Saturday, June 03, 2017

Love Tyrant and fanservice

Love Tyrant

Love Tyrant is a pretty generic, fundamentally unremarkable harem rom-com. Even its supernatural twist feels familiar, cribbing equally from Ah! My Goddess and (admittedly somewhat bizarrely) Death Note. I've given it a shot because a friend of mine wrote the dub script and on that front at least it does actually succeed at the comedy elements1.

I'd be enjoying it a lot more without the requisite fanservice, though.

It's not that I particularly mind fanservice - Lord knows you can't watch much anime if you have any serious aversion to rampant overuse of the male gaze, or improbably elastic breast physics (Love Tyrant makes the Gainax bounce look subtle). It's getting easier to avoid (in some genres more than others), but it still feels like there's a base level of objectification that these shows expect of themselves, that a viewer has to accept at the door.

What bothers me about Love Tyrant is that it acts like its fanservice is edgy and transgressive when really, fanservice is never either of those things. It's hard to be shocked or even surprised by this stuff - it's so… routine. Even the main character's over-the-top reactions are perfunctory, and not just in this show - it's a staple of the genre. It's tough to know who these guys are supposed to be a stand-in for, since it can be assumed that the intended audience is here for this stuff; their reaction isn't going to be one of panic.

It's minimally titillating, I suppose - in much the same way as nudity in 80s action movies. But at least there's an acknowledgement that Robocop and Total Recall's topless hookers are a relic of the past, and it's not deemed necessary to include similar "characters" in modern films the way anime continues to shove fanservice in.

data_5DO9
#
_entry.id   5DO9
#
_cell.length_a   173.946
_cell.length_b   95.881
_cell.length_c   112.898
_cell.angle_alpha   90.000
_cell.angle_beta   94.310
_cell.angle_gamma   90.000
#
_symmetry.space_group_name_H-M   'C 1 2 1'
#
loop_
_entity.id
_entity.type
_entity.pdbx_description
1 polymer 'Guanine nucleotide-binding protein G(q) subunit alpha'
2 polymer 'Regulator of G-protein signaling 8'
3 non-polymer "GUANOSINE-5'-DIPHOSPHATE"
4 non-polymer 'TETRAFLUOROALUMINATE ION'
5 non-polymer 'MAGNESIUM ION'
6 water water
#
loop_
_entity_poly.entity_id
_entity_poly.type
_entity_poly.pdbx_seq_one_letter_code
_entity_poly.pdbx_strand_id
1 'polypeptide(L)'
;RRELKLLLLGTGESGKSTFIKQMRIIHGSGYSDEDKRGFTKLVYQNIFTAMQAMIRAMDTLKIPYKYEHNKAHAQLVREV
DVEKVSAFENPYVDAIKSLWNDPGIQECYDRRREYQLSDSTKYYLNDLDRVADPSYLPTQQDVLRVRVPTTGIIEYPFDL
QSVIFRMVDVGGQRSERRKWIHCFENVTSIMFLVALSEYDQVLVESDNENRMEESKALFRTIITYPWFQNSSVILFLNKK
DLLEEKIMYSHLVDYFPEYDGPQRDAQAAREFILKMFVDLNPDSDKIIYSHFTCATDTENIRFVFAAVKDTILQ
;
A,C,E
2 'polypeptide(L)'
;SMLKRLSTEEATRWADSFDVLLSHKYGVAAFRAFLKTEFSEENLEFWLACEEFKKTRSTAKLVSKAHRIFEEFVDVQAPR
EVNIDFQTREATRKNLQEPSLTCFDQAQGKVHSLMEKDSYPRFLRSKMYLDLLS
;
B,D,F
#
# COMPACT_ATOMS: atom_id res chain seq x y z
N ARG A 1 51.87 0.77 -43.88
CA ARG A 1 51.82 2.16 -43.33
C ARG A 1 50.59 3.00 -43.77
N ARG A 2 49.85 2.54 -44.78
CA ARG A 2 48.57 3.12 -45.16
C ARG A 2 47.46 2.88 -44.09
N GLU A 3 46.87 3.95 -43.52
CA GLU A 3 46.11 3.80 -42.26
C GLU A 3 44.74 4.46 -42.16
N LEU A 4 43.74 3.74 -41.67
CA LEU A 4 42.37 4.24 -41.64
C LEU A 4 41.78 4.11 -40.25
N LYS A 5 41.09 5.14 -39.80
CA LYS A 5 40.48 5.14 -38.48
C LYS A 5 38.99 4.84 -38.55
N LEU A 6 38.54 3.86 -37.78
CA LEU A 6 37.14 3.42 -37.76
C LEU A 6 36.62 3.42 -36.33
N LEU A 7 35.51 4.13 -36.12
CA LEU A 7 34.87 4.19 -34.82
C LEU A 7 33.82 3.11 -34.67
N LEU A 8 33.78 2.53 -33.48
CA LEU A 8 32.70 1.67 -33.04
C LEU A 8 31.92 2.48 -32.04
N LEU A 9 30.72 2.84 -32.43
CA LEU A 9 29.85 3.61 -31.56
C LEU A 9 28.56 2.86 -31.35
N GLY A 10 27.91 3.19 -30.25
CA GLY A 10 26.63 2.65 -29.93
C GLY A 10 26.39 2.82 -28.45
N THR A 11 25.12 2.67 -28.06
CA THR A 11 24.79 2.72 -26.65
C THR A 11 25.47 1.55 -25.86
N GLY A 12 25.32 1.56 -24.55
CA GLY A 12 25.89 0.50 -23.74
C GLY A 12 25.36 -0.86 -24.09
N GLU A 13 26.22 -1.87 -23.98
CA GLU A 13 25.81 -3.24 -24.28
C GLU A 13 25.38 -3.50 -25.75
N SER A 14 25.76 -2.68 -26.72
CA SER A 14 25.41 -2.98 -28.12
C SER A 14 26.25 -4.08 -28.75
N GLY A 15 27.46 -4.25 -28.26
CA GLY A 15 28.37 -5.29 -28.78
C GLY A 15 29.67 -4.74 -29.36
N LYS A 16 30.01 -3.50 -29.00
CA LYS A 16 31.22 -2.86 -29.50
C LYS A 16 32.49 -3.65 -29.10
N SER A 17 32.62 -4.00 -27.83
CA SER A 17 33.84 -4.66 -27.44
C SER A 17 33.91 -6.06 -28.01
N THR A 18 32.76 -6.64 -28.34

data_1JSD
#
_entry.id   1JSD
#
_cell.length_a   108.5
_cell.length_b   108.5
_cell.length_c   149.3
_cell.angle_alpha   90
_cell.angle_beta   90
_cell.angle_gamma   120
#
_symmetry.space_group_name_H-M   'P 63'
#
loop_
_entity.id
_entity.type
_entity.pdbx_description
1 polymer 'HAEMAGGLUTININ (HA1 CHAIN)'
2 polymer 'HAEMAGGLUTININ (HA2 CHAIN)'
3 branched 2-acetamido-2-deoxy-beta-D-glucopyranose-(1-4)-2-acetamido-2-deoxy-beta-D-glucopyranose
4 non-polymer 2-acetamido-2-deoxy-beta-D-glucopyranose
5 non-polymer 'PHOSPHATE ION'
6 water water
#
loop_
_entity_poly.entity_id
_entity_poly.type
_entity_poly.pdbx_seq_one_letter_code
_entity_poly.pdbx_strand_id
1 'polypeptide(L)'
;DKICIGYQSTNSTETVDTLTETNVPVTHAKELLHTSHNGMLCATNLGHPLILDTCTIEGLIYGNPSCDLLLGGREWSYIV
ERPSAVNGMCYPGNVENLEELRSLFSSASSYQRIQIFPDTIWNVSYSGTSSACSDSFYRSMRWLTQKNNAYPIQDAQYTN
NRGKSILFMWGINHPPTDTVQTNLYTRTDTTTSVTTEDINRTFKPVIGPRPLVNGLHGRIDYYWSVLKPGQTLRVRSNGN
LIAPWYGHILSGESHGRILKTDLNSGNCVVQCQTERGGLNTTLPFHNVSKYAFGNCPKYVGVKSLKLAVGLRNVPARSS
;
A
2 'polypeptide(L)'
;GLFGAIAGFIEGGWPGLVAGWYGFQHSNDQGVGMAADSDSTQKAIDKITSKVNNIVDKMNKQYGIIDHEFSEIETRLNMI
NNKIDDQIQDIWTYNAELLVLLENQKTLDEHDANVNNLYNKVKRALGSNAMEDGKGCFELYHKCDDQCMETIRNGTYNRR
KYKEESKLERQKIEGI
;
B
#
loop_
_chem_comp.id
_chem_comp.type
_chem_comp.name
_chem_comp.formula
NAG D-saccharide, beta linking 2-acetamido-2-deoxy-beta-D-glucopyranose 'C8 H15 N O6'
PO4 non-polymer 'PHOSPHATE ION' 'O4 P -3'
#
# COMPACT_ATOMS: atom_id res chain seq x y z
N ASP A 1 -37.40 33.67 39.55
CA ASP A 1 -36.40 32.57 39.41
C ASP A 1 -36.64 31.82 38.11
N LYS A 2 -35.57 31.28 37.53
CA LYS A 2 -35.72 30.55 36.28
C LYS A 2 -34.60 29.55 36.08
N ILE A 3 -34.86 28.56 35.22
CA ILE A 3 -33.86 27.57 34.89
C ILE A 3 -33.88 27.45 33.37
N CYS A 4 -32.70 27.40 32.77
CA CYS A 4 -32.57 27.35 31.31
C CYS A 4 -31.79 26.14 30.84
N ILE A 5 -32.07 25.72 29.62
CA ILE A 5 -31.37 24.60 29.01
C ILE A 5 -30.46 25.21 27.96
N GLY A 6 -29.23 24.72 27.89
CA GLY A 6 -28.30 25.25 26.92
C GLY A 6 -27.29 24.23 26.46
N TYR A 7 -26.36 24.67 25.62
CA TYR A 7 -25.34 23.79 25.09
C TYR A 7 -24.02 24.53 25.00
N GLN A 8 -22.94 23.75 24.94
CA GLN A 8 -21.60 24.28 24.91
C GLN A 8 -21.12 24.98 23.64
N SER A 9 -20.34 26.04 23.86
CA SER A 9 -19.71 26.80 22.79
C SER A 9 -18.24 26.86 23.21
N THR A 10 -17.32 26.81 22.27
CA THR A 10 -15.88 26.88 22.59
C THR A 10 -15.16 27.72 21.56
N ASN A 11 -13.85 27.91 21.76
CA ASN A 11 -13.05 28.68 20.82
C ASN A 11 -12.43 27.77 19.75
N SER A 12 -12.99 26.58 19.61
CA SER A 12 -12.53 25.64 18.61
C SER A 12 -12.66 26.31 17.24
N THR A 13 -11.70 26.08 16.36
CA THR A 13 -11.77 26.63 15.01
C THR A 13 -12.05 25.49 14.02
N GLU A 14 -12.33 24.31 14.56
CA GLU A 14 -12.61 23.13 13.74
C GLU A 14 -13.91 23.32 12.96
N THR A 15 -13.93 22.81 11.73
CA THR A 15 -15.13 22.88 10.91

Of course at some point I've got to accept that I'm not - and never was, and never will be - the target audience for this stuff. I'm not going to buy character goods, I'm not going to buy the DVD release - hell, I'm probably never going to learn any of the characters' names.

But there's still a gnawing disappointment that anime hasn't moved on from this, that the industry seemingly can't make a genuinely funny romantic comedy without stooping to raunchy tactics barely a level of respectability above a Carry On installment2.

1. Mild gay panic plot points aside, which can't really be the fault of any localisation effort unless they're willing to edit out entire shots from the visual part of the show. A complete remake could be condemned for retaining this stuff, but I've got a hard time criticising anime translators.

2. I'd maybe argue that B-gata H-kei is the exception that proves this rule, even though it still has its fair share of innuendo and bare skin. I'd give it a pass on that because it's a show about teenagers' obsessions with physical intimacy; fanservice is relevant not just to its characters, but to its point.

No comments: